Ginger Beer

This is the result of my attempt to develop a naturally-fermented old-fashioned ginger beer. While I don't know how authentic it is, it is very nice for modern tastes, like ginger soda but a little less sweet and more zip. The additional spices, though not distinguishable in themselves, are needed to round out the flavour. The ginger comes from cooked, dried, and fresh forms which supposedly each provide separate components.

This recipe calls for bottling a live culture. While refrigeration slows the fermentation, it doesn't stop it, and fermentation will speed up again if taken out of the refrigerator. In a sealed bottle, this can lead to an explosion. I use flip-top bottles that will leak gas from the seal rather than explode, though they still do hold a lot of fizz. Pastuerization in the bottle after it has carbonated is possible by heating slowly in a water bath to 160 F, but it might be risky and I haven't tried it yet.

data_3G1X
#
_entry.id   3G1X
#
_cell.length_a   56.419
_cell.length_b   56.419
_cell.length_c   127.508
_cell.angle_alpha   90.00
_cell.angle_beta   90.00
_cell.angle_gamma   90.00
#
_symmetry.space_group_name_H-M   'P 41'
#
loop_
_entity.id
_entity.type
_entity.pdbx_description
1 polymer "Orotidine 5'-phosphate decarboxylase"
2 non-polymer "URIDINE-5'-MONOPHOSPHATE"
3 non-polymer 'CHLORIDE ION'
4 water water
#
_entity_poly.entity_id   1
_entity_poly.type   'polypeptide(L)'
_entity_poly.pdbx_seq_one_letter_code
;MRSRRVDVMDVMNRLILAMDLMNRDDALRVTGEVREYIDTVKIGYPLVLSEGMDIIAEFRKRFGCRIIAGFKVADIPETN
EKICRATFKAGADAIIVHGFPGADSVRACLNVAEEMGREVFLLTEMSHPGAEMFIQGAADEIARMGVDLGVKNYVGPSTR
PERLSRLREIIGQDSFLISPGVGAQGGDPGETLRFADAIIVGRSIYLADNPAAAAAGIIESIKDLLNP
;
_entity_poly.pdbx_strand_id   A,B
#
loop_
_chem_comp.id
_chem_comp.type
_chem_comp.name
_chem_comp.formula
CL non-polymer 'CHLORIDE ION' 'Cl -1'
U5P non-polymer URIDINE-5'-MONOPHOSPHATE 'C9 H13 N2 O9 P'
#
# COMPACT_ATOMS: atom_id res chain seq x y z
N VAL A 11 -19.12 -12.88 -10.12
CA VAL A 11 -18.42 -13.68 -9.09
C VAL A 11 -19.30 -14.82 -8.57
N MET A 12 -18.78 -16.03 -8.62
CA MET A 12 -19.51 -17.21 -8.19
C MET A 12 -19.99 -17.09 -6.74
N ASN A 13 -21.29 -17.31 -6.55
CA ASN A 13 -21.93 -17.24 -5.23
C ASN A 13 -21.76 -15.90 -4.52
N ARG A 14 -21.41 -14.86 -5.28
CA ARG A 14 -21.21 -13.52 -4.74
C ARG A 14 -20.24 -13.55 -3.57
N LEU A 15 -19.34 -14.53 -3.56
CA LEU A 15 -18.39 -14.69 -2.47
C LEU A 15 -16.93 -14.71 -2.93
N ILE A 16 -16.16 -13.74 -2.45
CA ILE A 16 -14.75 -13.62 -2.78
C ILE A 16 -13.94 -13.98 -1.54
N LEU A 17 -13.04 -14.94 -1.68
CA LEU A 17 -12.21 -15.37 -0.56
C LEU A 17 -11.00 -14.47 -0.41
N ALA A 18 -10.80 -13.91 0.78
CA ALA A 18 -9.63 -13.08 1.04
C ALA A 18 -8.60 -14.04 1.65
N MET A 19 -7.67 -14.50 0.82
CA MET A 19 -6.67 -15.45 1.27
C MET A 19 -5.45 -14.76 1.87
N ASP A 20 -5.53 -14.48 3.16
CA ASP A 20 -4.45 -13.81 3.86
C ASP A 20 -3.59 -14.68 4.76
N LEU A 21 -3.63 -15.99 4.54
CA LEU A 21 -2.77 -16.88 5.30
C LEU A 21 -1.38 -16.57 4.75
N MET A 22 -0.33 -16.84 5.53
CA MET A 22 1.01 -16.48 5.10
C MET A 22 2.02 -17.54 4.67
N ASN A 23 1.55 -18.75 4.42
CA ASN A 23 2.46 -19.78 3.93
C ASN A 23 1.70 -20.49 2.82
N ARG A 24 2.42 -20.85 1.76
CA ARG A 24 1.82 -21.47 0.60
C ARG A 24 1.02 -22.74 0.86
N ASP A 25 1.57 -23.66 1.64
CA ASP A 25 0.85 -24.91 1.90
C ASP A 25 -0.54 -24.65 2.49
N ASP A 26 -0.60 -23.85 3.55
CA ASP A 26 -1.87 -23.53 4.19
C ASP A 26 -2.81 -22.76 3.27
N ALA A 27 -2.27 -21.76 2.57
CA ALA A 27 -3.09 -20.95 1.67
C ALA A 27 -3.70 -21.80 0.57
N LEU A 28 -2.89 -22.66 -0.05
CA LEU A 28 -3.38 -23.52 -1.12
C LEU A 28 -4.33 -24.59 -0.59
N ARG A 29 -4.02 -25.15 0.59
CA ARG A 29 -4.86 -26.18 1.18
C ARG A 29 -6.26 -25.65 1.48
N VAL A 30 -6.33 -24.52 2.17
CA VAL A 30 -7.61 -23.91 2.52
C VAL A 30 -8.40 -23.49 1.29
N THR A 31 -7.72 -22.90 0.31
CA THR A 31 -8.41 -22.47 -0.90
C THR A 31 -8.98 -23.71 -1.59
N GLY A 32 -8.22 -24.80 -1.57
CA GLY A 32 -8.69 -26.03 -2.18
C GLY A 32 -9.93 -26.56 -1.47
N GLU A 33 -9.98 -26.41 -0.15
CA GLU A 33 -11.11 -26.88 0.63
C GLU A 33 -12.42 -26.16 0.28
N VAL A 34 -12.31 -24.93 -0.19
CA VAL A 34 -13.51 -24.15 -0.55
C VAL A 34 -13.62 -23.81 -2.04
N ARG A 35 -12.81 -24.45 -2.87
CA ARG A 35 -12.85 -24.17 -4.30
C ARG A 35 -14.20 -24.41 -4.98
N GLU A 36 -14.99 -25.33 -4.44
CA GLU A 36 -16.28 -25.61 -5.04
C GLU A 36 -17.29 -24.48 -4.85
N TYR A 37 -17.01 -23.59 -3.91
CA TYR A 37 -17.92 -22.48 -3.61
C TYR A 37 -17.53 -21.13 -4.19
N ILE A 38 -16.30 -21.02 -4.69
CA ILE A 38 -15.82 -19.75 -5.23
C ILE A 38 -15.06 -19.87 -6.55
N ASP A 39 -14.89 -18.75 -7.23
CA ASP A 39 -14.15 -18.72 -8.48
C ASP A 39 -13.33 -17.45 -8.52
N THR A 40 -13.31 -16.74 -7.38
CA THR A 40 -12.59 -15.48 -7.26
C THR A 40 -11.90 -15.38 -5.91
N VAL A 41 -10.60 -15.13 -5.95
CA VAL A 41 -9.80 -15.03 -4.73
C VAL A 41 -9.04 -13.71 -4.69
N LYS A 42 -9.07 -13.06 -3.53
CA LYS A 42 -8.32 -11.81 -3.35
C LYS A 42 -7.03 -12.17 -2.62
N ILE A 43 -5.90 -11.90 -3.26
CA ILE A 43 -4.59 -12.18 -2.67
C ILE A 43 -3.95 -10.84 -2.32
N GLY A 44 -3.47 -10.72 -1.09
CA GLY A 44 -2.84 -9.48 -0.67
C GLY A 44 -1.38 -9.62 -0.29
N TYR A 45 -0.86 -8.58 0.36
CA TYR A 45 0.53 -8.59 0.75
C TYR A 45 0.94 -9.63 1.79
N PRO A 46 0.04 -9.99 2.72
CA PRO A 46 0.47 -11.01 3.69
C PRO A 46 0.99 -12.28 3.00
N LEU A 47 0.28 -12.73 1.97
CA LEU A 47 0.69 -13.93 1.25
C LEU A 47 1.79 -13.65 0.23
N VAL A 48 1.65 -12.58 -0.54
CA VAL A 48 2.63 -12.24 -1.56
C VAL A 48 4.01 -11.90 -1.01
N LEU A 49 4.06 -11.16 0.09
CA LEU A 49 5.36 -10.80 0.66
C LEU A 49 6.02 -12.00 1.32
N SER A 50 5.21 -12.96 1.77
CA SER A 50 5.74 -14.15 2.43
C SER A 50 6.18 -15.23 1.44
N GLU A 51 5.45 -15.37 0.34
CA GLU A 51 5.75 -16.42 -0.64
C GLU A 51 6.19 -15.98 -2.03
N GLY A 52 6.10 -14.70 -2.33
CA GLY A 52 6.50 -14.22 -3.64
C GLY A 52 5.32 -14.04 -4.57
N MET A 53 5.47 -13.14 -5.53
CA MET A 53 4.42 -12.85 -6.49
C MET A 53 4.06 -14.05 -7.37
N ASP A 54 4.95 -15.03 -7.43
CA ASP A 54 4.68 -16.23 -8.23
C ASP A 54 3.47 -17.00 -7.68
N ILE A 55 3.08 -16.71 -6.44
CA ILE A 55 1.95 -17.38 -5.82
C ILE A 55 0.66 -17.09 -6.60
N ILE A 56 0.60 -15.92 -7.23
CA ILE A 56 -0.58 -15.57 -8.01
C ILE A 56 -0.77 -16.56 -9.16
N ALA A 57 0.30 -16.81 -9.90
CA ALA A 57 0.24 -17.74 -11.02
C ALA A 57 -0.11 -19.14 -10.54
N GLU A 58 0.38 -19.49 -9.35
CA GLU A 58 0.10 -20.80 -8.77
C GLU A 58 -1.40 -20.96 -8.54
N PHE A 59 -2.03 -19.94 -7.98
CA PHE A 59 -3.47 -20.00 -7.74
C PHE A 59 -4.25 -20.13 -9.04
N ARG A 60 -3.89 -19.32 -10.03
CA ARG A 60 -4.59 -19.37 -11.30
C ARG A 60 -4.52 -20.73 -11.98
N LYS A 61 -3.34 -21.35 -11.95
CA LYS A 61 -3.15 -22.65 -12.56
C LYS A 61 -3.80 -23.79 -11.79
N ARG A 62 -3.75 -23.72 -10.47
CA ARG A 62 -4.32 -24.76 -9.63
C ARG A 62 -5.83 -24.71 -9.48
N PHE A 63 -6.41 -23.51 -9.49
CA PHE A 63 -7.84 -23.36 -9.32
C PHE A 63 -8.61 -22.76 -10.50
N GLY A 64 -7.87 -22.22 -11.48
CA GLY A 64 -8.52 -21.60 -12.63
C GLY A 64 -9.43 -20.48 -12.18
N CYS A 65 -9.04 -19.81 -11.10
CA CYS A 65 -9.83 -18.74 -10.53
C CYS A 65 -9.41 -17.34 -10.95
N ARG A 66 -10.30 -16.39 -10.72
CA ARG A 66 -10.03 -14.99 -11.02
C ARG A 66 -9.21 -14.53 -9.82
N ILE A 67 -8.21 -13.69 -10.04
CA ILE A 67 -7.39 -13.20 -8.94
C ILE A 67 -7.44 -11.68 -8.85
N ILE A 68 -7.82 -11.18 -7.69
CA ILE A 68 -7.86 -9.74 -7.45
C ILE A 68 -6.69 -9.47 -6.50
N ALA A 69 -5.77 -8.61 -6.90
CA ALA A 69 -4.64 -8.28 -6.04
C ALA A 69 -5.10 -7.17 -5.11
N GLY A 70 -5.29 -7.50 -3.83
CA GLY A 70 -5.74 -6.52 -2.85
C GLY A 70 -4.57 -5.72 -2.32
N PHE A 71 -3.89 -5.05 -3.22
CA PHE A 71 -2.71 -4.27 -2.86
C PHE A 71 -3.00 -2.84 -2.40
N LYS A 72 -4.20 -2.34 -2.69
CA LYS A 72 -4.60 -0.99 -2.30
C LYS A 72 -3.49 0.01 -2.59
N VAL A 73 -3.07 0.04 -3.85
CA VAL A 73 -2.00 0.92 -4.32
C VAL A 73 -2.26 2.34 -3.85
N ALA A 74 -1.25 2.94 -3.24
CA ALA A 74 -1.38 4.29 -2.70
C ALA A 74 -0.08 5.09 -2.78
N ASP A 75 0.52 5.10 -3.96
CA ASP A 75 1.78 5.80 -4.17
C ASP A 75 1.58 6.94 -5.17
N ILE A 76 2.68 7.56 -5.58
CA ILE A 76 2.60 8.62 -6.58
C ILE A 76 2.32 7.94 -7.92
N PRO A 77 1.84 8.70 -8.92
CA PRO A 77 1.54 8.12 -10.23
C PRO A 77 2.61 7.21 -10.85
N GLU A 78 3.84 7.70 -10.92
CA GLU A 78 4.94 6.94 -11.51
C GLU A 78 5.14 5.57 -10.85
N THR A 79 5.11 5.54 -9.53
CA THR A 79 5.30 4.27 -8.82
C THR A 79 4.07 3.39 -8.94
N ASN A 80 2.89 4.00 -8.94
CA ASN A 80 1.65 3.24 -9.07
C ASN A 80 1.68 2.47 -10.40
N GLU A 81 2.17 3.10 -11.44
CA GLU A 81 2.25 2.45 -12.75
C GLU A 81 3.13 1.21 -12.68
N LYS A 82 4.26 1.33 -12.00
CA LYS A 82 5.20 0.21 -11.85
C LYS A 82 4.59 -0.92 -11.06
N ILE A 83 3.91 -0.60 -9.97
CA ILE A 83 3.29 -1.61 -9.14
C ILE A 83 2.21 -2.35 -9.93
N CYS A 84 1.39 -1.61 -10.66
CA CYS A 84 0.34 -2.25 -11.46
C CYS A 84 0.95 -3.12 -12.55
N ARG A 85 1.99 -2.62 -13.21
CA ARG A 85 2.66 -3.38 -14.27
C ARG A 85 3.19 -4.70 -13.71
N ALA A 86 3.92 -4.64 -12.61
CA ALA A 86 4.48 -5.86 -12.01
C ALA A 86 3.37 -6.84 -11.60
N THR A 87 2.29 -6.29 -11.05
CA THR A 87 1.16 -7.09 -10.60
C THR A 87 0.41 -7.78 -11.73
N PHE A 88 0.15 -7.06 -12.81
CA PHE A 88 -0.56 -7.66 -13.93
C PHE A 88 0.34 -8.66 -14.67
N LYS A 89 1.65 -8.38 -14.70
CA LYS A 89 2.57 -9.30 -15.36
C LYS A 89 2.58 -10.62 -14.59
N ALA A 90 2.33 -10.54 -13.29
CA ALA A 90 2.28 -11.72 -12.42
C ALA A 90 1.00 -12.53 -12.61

For 8 500-mL bottles
  • 2 L water
  • 30 g fresh ginger
  • 20 g dried (not ground) ginger
  • 2 g (20) allspice berries
  • 1 g (1/4 stick) Ceylon cinnamon stick
  • 5 g (2 tsp) dried lemon zest
  • 350 g (1 3/4 cup) sugar
  • 10 g (1 tsp) molasses
  • 1650 mL water
  • 200 g ginger bug


  1. Combine first measure of water, spices, sugar, and molasses in a pot large enough to contain the entire batch.
  2. Cover and bring to a gentle simmer. Reduce heat and let simmer 30 minutes.
  3. Add the second measure of water. Replace the cover and let cool to room temperature.
  4. Filter by placing a coffee filter topped by a couple layers of paper towel in a strainer over a large bowl. Discard the solids left behind.
  5. Add the ginger bug and stir in well.
  6. Transfer to bottles. Close and let sit at room temperature 3 days to ferment.
  7. Transfer to refrigerator to slow fermentation.
  8. Allow to mature in the fridge a few more days before drinking.

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